Quick adoptions for rescued puppy mill dogs

Some of the dogs seized from a massive puppy mill near Shawville, Que., in September went up for adoption this weekend, and they were going fast.
More than 500 dogs were seized in September from Paws R Us in western Quebec. The puppy mill was Canada's largest. (CBC)

Some of the dogs seized from a massive puppy mill near Shawville, Que., in September went up for adoption this weekend.

The Outaouais SPCA had 14 dogs up for adoption and said if all of them get new owners this weekend, it will bring more next week.

Five of the animals were spoken for within the first half hour at a Petsmart store on Merivale Road in Ottawa on Saturday.

Sue Deschamps already has three dogs but would like to add a fourth, she said.

When she heard the pooches seized from Paws R Us in Quebec's Clarendon Township needed new owners, she jumped at the opportunity to give one a new home.

"I want to rescue one. It's going to be a spoiled dog," Deschamps said.

More than 500 canines were seized in the September raid at Paws R Us, the biggest puppy mill in Canada. Some of those gave birth, and there are now more than 600 dogs being housed in a temporary shelter in Quebec.

The company's owners pleaded guilty last week to 17 charges related to animal cruelty.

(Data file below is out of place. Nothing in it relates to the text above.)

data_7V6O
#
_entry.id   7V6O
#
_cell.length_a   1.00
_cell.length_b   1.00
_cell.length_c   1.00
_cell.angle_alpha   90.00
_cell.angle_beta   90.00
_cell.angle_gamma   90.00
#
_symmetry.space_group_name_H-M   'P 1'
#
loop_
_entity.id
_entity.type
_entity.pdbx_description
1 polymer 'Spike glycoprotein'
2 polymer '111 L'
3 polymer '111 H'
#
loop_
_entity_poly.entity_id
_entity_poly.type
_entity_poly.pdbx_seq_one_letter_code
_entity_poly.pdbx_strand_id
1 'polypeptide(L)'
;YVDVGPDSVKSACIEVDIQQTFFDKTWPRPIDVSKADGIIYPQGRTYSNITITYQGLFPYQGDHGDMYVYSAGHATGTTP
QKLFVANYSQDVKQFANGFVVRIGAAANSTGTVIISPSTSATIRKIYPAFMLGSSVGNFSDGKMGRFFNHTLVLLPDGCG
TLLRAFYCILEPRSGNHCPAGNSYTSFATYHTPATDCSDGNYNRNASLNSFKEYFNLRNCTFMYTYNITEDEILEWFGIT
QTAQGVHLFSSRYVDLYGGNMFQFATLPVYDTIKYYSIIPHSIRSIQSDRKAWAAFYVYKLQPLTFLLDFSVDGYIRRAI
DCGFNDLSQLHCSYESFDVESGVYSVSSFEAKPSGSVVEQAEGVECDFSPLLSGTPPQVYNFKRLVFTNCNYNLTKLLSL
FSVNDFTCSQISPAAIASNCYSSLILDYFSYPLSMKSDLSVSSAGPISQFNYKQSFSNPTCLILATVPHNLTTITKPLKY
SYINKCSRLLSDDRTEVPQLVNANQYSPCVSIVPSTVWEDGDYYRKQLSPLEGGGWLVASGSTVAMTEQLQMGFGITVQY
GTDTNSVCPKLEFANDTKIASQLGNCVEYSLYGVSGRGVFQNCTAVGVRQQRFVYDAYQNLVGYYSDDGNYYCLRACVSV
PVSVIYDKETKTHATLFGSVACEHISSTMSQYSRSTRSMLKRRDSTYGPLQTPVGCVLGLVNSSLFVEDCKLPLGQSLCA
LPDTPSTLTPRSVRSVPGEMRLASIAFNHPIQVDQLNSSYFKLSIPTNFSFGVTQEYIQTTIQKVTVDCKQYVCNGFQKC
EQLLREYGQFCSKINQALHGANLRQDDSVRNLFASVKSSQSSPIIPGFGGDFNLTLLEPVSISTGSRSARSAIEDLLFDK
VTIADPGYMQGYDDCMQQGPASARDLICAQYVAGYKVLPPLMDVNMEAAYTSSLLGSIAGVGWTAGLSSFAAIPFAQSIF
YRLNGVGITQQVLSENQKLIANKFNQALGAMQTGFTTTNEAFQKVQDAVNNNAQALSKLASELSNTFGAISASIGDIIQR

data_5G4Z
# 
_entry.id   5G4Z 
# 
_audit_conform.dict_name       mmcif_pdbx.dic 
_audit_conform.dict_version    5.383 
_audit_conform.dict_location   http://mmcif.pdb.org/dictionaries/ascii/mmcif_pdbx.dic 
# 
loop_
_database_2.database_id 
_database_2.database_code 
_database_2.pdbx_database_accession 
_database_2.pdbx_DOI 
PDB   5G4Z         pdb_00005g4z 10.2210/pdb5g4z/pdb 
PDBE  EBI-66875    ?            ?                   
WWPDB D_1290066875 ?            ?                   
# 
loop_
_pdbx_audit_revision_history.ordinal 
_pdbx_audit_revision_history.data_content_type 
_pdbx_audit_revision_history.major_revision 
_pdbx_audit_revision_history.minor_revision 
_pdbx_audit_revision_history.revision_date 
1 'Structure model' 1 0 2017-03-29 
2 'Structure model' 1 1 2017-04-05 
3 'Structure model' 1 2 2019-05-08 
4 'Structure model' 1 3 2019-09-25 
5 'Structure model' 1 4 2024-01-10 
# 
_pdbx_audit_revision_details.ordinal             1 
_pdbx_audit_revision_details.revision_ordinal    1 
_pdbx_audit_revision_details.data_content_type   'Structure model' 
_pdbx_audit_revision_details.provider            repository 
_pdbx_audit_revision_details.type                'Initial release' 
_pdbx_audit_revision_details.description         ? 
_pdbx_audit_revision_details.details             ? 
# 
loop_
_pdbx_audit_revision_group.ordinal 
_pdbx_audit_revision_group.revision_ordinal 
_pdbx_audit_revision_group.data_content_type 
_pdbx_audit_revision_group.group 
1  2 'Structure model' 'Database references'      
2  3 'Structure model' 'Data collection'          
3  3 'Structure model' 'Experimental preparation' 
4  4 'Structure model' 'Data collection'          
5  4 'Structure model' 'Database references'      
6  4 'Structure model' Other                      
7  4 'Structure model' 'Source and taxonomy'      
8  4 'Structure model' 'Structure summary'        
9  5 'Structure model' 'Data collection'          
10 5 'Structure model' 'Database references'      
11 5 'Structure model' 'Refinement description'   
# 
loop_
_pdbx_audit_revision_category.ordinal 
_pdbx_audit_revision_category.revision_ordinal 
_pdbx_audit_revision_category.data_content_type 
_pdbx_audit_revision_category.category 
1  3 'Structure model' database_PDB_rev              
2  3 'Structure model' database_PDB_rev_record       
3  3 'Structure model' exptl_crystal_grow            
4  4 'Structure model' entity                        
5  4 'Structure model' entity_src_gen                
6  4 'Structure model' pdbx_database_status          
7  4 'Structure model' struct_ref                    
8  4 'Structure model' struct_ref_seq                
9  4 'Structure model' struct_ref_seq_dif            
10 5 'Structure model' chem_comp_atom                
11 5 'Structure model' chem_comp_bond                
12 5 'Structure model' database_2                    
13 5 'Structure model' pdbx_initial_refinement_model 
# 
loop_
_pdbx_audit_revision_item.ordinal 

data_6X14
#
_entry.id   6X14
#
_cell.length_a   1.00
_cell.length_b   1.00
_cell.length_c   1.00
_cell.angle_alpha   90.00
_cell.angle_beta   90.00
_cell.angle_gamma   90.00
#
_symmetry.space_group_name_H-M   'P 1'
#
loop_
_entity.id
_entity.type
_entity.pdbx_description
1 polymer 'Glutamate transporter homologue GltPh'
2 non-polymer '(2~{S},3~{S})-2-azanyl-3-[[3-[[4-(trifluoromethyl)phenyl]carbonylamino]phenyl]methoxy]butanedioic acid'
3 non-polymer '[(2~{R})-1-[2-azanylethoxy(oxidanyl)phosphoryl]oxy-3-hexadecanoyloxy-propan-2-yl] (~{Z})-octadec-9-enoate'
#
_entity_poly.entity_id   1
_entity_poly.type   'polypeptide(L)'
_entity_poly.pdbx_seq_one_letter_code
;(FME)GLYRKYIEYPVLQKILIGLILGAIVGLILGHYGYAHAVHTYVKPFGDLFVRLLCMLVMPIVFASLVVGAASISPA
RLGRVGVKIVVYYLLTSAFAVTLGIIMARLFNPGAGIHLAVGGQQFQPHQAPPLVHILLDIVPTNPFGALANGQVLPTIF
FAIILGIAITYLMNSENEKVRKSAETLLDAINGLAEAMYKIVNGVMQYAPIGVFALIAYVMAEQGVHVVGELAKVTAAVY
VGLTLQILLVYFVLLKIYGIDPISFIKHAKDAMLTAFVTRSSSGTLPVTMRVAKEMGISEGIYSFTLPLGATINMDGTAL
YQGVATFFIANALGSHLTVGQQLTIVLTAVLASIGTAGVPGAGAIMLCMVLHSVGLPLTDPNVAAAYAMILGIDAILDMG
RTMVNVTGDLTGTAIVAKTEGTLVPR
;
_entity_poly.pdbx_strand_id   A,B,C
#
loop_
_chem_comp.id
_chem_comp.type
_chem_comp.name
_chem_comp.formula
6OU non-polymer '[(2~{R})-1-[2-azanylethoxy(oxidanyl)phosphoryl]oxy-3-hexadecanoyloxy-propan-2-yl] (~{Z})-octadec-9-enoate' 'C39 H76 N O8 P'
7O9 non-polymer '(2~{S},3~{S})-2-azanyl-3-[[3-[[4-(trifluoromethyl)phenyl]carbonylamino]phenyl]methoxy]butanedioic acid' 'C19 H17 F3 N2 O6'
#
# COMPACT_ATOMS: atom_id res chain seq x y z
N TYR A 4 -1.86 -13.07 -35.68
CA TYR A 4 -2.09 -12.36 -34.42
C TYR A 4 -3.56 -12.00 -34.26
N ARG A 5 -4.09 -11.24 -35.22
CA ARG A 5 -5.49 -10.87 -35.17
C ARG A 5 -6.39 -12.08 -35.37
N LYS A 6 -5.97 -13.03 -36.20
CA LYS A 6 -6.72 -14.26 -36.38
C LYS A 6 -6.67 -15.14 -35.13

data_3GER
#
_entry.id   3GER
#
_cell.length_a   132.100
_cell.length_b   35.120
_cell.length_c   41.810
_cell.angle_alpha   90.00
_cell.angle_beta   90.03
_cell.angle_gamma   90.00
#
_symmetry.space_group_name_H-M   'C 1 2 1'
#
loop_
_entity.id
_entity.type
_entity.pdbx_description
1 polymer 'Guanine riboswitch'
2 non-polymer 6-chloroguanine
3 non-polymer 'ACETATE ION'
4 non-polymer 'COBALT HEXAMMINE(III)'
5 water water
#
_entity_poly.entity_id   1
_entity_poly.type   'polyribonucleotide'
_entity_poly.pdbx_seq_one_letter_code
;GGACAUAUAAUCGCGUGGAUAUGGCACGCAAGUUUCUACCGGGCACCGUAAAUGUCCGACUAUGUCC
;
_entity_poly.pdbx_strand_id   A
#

Take adoptions seriously: SPCA

The SPCA wants the dogs to get new homes, but warned people to take the decision seriously, especially at this time of year.

"Really think about it, because when you adopt it’s for life. So it's for about 12, 15 years," Outaouais SPCA executive director France Dubois said.

"It's easy to fall in love with a dog, but if it's not a decision that you already thought it through, maybe it's not really a good time to adopt a dog during Christmas time — because you're not often at home, or there's a lot of people at home, so it's not a very good time to integrate a dog in a family."

Dubois added that some of the animals may have behaviour issues because of the conditions they were living under at the puppy mill.

"Usually they are kind of scared for a long time. They have a hard time to trust people…. So they can suffer from anxiety. But it's a work in progress."    

That's not preventing Jennifer Daechsel from getting one for her family, though. 

"A lot of people are a little leery about getting a puppy or a dog from a puppy mill, just because of the treatment they may or may not have received. And I think they deserve a second chance," she said.

All the animals up for adoption will be spayed, neutered, microchipped, vaccinated and de-wormed.